The gaffer’s personal assistant laughed so hard at the thought of it I feared she had done herself an injury.

But that’s kind of the reaction you’re hoping for, I guess, if you are prepared to dress up in medieval garb and tights for a bit of slapstick festive comedy.

Working in a newsroom for 20 years makes you fairly thick-skinned anyway.

There’s what you might term a ‘robust’ atmosphere – i.e. everyone takes the Mickey out of everyone else – and there’s very little room for shrinking violets.

The panto role came about when Jonny Wilkes rang me to ask how I felt about taking over from Pete Conway and playing his character in the second half of the run.

To be honest, it was a no-brainer – once I’d got the necessary permissions from my family and employer and convinced myself I wasn’t going to let anyone down.

After all, if it’s good enough for The Fonz (AKA American actor Henry Winkler who is appearing in panto in Liverpool), then it’s good enough for me.

Let’s face it, it’s a fantastic opportunity to experience what’s it’s like to be on stage in front of thousands of people for a couple of weeks with the likes of Wilkesy and the legendary Sheila Ferguson.

I’ll also get to see what really goes on behind the scenes (before, of course, dutifully reporting any gossip back to Sentinel readers).

In addition, this unexpected opportunity gives me the chance to work with Su-Annagib – winner of Stoke’s Top Talent 2009.

I was a judge again this year and, while the other Top Talent judges all bring theatrical expertise to the panel, I’m there very much as a representative of the audience.

Next year, however, I’ll be able to draw upon my own memories of Su’s panto journey – which will hopefully be her first step on the road to a career in musical theatre.

And it is not as though I am without some pedigree in the performing arts…

In 1981 I was the court chamberlain in a play at Holden Lane First and Middle School in Sneyd Green. I was nine.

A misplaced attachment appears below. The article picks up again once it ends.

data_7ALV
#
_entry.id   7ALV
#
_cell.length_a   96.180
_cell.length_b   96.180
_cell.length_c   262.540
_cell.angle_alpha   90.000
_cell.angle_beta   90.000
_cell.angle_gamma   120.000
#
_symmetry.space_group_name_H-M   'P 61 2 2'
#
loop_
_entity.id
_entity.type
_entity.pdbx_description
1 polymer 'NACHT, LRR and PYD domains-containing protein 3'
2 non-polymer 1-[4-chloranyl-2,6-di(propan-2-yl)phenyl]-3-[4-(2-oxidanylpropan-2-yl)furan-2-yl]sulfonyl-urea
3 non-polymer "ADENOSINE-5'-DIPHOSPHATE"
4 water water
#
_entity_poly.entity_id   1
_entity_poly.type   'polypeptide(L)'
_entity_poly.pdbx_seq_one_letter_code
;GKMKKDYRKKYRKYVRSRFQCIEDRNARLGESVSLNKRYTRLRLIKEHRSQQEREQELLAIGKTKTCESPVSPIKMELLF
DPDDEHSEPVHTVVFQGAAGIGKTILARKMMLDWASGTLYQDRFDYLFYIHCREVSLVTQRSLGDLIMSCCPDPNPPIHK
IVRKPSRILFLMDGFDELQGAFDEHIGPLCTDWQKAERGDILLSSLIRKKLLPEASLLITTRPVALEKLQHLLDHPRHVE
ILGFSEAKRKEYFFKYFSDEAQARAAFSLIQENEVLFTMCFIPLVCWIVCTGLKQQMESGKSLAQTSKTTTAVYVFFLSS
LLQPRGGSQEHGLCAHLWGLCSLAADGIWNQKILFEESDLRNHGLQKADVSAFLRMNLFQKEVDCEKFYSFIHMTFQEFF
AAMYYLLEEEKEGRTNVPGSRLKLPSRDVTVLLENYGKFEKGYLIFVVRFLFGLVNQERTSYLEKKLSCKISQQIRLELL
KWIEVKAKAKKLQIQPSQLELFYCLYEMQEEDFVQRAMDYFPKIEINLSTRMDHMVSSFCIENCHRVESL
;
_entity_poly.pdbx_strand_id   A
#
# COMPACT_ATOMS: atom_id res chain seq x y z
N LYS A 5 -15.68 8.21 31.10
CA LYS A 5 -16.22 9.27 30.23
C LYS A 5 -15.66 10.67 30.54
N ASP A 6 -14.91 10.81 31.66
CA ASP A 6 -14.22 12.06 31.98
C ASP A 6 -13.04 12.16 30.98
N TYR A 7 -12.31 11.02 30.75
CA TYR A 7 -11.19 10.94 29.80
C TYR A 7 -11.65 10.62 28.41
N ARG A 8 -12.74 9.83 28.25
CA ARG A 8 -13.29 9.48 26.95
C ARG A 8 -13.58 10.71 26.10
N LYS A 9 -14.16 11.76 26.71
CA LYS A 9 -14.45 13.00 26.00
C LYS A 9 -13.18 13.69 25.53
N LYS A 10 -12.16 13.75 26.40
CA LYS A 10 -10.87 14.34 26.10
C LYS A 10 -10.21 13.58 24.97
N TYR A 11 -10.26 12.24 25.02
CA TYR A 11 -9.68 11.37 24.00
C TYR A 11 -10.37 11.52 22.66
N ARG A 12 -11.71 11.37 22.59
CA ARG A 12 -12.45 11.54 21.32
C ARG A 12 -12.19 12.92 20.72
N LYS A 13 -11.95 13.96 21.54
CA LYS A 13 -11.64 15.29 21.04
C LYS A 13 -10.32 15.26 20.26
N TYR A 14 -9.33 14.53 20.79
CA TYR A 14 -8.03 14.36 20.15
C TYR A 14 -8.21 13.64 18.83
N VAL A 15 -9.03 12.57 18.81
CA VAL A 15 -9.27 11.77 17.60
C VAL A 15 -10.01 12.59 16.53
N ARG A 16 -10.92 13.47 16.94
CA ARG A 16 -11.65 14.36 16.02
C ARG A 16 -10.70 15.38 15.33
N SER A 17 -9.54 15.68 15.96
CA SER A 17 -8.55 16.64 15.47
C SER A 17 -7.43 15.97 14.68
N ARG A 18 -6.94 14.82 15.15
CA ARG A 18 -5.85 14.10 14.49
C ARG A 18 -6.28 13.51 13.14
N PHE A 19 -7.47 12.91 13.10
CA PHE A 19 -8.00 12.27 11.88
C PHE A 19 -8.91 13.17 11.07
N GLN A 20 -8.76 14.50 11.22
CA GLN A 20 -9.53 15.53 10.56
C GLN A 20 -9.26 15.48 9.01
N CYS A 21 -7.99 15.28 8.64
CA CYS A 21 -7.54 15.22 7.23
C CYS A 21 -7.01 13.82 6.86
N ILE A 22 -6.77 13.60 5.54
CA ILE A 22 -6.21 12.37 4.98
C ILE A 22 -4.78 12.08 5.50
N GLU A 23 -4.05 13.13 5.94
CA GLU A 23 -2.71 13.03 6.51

Wearing a large cloak and strange hat, I carried a metal-tipped staff and banged it down hard on the stage three times.

What’s more, I can even remember my lines. I bellowed: “His majesty, the King!” Followed by: “Her majesty, the Queen!”

That was it.

I suspect I’ll have a few more words to say as Alderman FitzSentinel in The Regent’s production of Dick Whittington.

The draft script was 85 pages long and my character appears on at least half of them, so this is no walk in the park.

In fact, I’ve already had the ‘forgetting my lines on stage’ dream.

“Oh no you haven’t.” Oh yes, I honestly have.

Will I be any good? You’ll have to judge that for yourself.

However, I’m acutely aware that a lot of people pay good money to enjoy this Christmas tradition that I am privileged to be a part of and so I will give it my all.

There is, of course, a precedent for an amateur in this type of role at The Regent. Signal Radio’s Andy Goulding had this gig for a few years and I reckon anything a DJ can do a local newspaper hack can do just as well… if not better.

My daughters (aged three and five) weren’t too sure about it all when I told them dad would be on stage.

(They want to sit with me, you see, and share my pic ‘n’ mix).

But they soon warmed to the idea of me wearing a funny costume and making everyone laugh. At least, that’s the plan.

Recently, I spoke to my colleague John Abberley before he wrote very eloquently and powerfully about his battle with cancer. It was something I could identify with.

John reminded me that life is short – and so I’m seizing the moment.

Roll on December 23…